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Submitted by Agnes on Fri, 07/10/2009 - 6:04pm

Inhibition of nitric-oxide synthase 2 by aminoguanidine provides neuroprotection of retinal ganglion cells in a rat model of chronic glaucoma

Arthur H. Neufeld,* Akira Sawada, and Bernard Becker
Department of Ophthalmology and Visual Sciences, Washington University School of Medicine, St. Louis, MO 63110
*To whom reprint requests should be addressed at: Department of Ophthalmology and Visual Sciences, Box 8096, Washington University School of Medicine, 660 South Euclid Avenue, St. Louis, MO 63110. E-mail:


Communicated by Paul E. Lacy, Washington School of Medicine, St. Louis, MO
Received April 26, 1999; Accepted June 4, 1999.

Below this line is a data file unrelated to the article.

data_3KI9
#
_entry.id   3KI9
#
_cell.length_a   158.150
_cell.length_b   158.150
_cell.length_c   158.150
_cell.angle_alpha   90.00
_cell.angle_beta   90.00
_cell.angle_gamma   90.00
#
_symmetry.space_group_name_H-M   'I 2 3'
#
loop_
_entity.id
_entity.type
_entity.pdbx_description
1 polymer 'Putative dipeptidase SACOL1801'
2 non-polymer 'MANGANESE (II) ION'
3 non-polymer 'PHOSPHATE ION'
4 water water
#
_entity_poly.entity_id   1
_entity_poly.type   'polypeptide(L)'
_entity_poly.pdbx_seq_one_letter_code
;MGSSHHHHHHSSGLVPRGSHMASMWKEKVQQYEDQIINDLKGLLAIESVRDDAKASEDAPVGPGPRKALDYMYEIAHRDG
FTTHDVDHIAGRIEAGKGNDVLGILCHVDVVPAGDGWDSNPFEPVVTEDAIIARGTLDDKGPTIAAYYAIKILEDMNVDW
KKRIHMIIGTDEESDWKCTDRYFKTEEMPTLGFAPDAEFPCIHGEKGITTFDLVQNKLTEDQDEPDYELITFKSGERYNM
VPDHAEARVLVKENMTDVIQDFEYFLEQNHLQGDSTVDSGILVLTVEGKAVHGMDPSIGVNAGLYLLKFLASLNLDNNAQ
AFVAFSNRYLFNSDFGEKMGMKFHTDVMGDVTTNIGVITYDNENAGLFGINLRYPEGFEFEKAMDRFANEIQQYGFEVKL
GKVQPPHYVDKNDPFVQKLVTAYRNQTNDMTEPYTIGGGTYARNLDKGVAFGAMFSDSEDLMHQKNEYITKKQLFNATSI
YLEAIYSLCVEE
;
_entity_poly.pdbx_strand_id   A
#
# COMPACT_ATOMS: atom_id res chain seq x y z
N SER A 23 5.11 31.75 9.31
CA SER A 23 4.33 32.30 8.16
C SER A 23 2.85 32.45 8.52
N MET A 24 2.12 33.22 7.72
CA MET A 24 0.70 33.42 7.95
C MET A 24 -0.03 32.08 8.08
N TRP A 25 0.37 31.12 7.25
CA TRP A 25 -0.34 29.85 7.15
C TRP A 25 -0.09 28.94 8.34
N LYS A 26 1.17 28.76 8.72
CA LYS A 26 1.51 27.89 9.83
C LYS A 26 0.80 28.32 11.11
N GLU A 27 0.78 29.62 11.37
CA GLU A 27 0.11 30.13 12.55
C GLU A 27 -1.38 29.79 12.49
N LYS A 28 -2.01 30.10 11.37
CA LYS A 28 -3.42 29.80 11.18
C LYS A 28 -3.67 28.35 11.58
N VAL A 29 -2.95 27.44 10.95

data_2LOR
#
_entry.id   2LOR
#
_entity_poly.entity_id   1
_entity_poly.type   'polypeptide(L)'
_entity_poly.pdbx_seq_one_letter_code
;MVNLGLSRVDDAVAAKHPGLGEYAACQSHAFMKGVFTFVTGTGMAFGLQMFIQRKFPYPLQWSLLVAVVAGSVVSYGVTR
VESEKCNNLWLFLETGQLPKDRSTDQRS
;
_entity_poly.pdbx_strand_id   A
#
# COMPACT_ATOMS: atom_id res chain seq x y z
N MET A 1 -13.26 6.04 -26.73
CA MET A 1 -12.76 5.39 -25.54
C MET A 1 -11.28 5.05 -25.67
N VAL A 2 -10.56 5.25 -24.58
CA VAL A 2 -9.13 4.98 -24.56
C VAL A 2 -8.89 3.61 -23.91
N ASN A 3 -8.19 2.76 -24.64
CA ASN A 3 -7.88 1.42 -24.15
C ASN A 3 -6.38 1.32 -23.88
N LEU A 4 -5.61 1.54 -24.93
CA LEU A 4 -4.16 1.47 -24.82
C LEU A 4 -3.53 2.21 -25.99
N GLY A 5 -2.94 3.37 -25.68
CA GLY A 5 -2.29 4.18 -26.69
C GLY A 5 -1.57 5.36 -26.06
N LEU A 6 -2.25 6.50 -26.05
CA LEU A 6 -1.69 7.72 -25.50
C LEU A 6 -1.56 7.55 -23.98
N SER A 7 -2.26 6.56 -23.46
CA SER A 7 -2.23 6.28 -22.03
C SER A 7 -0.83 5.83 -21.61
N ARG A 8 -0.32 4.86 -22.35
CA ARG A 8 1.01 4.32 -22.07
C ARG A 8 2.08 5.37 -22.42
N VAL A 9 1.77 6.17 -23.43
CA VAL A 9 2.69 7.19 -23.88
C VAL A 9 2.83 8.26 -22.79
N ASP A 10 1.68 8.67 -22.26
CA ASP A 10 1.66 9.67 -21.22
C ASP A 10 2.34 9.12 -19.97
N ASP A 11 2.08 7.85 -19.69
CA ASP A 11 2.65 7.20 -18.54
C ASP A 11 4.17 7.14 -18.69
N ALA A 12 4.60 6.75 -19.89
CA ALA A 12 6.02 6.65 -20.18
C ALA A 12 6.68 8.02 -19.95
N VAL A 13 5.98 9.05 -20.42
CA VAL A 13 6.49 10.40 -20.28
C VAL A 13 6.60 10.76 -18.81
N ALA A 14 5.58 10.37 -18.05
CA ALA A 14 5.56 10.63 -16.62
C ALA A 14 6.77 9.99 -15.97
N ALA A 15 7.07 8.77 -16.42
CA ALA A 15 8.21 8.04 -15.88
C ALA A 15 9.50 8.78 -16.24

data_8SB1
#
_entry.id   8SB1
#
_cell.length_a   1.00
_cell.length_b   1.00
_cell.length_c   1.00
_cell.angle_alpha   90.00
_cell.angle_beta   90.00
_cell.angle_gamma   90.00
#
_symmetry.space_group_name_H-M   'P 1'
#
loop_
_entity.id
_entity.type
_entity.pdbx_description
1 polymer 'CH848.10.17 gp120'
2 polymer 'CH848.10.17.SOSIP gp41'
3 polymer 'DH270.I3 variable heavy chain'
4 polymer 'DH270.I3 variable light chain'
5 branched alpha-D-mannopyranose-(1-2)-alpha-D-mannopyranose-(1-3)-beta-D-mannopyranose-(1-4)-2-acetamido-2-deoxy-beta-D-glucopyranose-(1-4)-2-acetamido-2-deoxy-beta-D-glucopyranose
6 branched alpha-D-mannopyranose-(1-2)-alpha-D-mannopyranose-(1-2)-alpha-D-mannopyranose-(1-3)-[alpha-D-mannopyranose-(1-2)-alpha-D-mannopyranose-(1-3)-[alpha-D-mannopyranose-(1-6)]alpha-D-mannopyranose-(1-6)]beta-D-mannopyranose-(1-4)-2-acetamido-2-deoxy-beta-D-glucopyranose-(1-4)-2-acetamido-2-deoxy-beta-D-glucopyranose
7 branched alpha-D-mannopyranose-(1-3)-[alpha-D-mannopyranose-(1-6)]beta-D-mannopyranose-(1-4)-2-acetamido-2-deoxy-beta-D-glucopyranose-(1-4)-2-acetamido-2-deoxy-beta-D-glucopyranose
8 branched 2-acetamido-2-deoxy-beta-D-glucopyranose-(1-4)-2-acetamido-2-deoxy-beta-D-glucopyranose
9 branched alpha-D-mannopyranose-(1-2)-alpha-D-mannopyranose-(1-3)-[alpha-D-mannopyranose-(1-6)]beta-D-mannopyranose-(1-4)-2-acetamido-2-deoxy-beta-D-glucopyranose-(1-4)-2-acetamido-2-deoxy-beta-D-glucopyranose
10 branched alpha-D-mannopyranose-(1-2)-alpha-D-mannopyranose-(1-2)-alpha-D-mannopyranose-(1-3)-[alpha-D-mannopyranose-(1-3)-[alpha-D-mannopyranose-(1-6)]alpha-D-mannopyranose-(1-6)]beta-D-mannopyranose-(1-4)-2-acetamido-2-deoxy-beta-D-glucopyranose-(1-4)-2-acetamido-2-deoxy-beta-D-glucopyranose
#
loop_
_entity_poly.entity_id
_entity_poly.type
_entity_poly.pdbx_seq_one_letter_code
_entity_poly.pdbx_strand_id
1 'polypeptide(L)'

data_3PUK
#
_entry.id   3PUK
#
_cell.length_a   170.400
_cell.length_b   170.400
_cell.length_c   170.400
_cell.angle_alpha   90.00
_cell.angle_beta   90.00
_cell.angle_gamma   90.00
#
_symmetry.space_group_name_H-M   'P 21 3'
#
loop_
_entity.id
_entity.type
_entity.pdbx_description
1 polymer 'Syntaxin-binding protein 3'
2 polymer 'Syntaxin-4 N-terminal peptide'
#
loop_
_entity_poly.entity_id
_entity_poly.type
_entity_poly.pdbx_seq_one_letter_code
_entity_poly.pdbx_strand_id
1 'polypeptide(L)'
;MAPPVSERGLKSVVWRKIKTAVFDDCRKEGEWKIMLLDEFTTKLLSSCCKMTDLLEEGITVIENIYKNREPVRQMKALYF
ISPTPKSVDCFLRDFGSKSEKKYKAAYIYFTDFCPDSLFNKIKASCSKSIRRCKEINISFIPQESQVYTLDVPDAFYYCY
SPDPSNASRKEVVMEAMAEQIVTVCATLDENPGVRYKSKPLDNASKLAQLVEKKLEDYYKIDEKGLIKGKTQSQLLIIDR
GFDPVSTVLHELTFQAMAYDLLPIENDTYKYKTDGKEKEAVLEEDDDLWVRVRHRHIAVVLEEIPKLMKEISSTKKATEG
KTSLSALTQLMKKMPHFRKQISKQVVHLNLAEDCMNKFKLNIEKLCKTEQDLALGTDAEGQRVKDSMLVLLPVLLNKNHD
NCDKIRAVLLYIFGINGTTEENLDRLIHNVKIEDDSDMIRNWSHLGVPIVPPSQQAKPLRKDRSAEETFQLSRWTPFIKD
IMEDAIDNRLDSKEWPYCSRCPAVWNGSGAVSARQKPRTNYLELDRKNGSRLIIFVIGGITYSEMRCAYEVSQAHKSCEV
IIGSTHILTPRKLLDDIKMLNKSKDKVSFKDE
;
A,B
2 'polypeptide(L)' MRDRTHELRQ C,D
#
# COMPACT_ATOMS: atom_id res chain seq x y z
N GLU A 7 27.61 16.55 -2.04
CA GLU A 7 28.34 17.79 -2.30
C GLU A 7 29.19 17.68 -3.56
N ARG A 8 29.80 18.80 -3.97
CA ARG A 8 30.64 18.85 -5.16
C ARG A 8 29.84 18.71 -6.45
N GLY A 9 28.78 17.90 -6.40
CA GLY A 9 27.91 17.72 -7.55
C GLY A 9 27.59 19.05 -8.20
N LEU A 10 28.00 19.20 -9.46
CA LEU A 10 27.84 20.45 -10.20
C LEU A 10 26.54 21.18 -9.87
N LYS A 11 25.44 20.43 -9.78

Glaucoma is an optic neuropathy with cupping of the optic disk, degeneration of retinal ganglion cells, and characteristic visual field loss. Because elevated intraocular pressure (IOP) is a major risk factor for progression of glaucoma, treatment has been based on lowering IOP. We previously demonstrated inducible nitric-oxide synthase (NOS-2) in the optic nerve heads from human glaucomatous eyes and from rat eyes with chronic, moderately elevated IOP. Using this rat model of unilateral glaucoma, we treated a group of animals for 6 months with aminoguanidine, a relatively specific inhibitor of NOS-2, and compared them with an untreated group. At 6 months, untreated animals had pallor and cupping of the optic disks in the eyes with elevated IOP. Eyes of aminoguanidine-treated animals with similar elevations of IOP appeared normal. We quantitated retinal ganglion cell loss by retrograde labeling with Fluoro-Gold. When compared with their contralateral control eyes with normal IOP, eyes with elevated IOP in the untreated group lost 36% of their retinal ganglion cells; the eyes with similarly elevated IOP in the aminoguanidine-treated group lost less than 10% of their retinal ganglion cells. Pharmacological neuroprotection by inhibition of NOS-2 may prove useful for the treatment of patients with glaucoma.


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